Schwab finds home at Friends

Field hockey: Kristin Schwab is happy with her decision against transferring to a school more noted for athletics.

High Schools

October 24, 2003|By Katherine Dunn | Katherine Dunn,SUN STAFF

A few years ago, Kristin Schwab thought about leaving Friends School for greener athletic pastures.

Schwab, a second-team All-Metro field hockey midfielder and one of only three sophomores on the 2002 All-Metro teams, excelled from the moment she picked up a stick in the sixth grade.

In seventh grade, her middle school team went undefeated. But her high school teams have not been able to follow that up with an Interscholastic Athletic Association of Maryland A Conference title.

"I'm so competitive it's hard sometimes to play at a school like Friends where we're not known for our athletics," said Schwab.

"In eighth and ninth grade, I thought about transferring to Bryn Mawr or St. Paul's, but then I decided that I liked the academics here, the environment and I really liked my coaches, so I thought I could learn from them and develop."

Schwab, 16, admitted that it took a while to adopt that mature attitude, but she is reaping the rewards. Comfortable with her decision to stay at Friends, she also plays lacrosse and indoor soccer, plays bass guitar in the jazz ensemble, serves in the student senate and holds a 4.1 grade point average.

A year-round lacrosse player who helped the Quakers to a runner-up finish in the IAAM B Conference last spring, Schwab is torn between the two sports and would like to play both in college.

However, Schwab stands out more on the hockey field, where she controls the action for the Quakers. Opposing coaches build their defensive strategies around trying to stop her.

"She has that ability of weaving through an entire team. She has those type of stick skills," said Archbishop Spalding coach Leslee Brady. "You have to keep the ball away from Kristin. That's the way you have to play Friends."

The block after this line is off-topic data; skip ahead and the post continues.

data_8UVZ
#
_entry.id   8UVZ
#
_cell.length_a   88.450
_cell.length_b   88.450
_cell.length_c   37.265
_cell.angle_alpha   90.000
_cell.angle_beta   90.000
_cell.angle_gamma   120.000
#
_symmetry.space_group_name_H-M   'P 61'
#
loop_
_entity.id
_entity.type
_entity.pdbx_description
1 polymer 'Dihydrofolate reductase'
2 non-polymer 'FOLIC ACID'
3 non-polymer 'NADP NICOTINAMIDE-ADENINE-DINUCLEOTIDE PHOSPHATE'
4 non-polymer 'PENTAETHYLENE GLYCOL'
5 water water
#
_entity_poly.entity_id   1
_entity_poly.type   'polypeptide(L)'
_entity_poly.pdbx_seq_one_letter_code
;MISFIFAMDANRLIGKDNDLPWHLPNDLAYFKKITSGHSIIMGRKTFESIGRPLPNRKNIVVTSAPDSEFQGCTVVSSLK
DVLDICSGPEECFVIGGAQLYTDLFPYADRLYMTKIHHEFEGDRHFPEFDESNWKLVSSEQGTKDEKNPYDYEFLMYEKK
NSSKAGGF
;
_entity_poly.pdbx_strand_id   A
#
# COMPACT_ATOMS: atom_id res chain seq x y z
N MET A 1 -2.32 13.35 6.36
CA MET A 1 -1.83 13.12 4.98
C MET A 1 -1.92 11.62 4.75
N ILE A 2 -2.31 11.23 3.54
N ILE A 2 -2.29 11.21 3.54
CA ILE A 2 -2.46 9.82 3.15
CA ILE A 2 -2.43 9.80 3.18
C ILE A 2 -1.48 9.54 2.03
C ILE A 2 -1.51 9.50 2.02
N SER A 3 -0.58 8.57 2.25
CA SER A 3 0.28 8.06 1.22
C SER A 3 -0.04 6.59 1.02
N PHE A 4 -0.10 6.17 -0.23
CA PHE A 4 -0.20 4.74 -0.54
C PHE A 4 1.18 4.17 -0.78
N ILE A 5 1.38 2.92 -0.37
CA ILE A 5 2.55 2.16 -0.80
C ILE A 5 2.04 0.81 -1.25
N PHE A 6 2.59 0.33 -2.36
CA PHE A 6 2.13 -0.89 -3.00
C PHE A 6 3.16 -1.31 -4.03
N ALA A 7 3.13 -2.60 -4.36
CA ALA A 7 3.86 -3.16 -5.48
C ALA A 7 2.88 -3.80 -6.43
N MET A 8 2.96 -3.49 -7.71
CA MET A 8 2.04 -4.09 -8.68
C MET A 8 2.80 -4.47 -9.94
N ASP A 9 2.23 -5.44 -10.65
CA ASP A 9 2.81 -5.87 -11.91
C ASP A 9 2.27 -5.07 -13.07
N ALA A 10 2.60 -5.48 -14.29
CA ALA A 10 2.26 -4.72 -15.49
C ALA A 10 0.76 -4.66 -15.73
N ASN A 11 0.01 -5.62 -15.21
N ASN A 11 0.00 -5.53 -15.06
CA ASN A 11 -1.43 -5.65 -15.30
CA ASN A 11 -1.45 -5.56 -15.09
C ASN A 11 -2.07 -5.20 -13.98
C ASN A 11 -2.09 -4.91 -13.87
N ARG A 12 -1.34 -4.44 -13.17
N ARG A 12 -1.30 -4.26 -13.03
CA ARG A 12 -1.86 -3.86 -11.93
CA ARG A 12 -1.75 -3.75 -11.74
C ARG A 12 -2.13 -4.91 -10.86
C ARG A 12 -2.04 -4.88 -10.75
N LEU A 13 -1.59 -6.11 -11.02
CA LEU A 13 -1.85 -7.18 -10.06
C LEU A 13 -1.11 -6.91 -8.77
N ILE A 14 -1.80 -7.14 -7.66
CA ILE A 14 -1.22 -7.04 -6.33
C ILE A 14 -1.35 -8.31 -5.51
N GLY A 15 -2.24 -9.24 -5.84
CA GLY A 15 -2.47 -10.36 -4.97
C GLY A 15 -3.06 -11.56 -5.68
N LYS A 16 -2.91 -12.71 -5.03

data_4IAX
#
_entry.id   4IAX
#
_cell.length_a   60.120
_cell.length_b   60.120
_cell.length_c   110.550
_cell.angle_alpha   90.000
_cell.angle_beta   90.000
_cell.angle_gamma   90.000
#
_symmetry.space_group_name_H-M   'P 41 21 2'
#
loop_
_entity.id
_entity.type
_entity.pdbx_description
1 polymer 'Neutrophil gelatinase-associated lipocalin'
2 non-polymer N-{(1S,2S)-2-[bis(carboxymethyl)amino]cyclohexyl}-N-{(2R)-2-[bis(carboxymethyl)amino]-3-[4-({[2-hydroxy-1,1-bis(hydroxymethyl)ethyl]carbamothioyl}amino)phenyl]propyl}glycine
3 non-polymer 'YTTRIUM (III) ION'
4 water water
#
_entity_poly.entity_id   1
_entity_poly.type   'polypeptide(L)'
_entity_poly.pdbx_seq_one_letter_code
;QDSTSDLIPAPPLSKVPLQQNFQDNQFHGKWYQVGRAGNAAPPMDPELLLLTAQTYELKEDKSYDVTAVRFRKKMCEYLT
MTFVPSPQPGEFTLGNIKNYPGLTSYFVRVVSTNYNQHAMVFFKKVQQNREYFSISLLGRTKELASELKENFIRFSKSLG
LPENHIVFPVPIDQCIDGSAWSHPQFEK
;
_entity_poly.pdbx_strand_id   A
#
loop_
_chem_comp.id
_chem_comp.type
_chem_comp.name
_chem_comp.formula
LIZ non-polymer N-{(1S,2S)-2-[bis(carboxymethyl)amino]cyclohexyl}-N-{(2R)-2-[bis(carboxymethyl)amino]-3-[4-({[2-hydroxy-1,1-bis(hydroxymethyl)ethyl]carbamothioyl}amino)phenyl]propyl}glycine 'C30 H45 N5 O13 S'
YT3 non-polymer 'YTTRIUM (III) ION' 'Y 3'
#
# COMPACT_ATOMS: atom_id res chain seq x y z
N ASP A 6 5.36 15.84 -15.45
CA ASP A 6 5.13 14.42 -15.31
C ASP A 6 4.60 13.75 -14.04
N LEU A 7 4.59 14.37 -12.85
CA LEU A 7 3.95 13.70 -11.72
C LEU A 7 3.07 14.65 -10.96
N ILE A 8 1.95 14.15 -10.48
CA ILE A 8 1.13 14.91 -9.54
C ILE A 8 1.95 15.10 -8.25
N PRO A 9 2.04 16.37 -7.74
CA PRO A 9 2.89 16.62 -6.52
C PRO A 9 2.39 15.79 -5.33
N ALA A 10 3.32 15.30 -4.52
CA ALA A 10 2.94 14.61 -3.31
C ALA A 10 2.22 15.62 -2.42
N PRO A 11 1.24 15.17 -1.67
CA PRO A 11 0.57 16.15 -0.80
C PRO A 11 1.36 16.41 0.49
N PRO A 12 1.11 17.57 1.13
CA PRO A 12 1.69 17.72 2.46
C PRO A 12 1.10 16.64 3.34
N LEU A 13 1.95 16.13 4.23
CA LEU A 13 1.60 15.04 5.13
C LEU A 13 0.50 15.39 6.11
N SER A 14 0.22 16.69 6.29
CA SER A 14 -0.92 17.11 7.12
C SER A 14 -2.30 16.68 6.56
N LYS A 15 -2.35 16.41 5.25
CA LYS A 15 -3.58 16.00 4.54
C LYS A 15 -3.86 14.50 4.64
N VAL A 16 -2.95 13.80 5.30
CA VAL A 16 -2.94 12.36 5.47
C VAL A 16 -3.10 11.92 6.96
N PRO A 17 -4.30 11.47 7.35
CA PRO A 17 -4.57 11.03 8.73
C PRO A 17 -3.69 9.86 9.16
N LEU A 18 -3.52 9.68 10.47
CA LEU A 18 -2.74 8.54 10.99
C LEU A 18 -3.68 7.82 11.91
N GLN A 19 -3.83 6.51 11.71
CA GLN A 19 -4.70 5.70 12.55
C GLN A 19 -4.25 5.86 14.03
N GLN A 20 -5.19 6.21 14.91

While all that defensive attention can result in some frustration, it also makes Schwab feel even better about her decision not to transfer.

"If you work hard, you can excel anywhere you go," she said. "I still dream that we can win the championship. It could be the year. You never know."

In the meantime, she is determined to improve her game and contribute to the growth of a Quakers squad that is finishing strong, heading into this afternoon's IAAM tournament opener at Park.

Before Wednesday's 2-0 loss to Roland Park, the Quakers (6-6-4) had gone unbeaten for three weeks. In five A Conference games, including ties with then No. 15 St. Mary's, Park and Notre Dame Prep, Schwab scored or assisted on all of her team's goals. She finished the regular season with 12 goals and five assists.

Schwab has spent two years in the U.S. Field Hockey Association's Olympic-development-style Futures Program and has been to several camps, but her game is more consistent with that of a year-round club player.

"If she has the ball, you know she's threatening," said Bryn Mawr coach Jeanette Budzik, "because she's very quick-minded and you're not sure what she's going to do with it. When she makes that decision, she has the skill, speed and stickwork to do what she wants to do."

That ability to maintain control of the ball at speed - and she is fast - is perhaps her most impressive trait, but Schwab said stick skills never seemed all that difficult to her.

"It came so naturally," said Schwab. "I made the A team [the first time she tried out for the middle school team] and I hadn't even picked up a stick before."

But her coaches say the skills come so easily because Schwab never stops working on them.

"She can dazzle you with her stickwork and she's the kid who stays after practice taking a bag of balls down to the cage and continuing to work on her stickwork," said Friends coach Judy Turnbaugh. "I've never coached a player with so much talent and such desire, dedication and discipline."

Baltimore Sun Articles
|
|
|
Please note the green-lined linked article text has been applied commercially without any involvement from our newsroom editors, reporters or any other editorial staff.